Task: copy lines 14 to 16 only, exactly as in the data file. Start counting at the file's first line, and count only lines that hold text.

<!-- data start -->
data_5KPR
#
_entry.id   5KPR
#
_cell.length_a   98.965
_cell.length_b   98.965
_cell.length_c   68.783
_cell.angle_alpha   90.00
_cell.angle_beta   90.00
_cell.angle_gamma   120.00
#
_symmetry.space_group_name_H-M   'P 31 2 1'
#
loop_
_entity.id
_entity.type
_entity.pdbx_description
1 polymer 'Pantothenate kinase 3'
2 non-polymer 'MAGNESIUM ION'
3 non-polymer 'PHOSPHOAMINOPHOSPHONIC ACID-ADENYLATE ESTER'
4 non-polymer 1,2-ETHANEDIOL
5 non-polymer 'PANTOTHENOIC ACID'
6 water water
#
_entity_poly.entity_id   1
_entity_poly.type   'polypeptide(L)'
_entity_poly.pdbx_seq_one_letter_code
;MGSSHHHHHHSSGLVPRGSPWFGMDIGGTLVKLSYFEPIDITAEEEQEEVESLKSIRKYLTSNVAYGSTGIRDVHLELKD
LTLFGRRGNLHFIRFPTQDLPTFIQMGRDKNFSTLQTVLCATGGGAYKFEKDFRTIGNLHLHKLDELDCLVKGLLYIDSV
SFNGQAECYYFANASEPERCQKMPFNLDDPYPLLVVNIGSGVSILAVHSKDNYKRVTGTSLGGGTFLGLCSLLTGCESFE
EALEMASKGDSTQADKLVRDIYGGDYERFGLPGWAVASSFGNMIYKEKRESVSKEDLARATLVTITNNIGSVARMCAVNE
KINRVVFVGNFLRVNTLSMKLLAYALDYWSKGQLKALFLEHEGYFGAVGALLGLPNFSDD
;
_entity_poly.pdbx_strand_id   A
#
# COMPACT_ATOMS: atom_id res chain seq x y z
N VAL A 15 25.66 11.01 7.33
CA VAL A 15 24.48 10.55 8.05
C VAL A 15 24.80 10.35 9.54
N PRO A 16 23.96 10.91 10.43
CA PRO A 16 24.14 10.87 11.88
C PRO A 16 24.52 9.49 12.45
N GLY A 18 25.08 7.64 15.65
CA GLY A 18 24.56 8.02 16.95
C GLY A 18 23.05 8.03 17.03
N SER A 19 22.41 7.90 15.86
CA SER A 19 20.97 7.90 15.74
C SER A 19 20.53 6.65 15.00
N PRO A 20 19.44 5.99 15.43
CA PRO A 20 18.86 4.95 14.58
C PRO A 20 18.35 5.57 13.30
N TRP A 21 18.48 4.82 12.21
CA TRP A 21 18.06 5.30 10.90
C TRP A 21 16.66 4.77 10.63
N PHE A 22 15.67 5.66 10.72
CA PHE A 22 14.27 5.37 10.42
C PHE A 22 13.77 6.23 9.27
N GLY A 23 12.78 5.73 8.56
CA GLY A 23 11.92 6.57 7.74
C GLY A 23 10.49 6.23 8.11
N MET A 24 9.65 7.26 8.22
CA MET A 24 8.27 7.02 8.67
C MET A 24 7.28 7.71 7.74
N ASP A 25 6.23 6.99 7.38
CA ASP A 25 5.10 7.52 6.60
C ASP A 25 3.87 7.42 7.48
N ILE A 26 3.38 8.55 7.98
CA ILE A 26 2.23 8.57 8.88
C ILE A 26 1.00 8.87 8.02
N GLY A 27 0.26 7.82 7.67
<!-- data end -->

loop_
_entity.id
_entity.type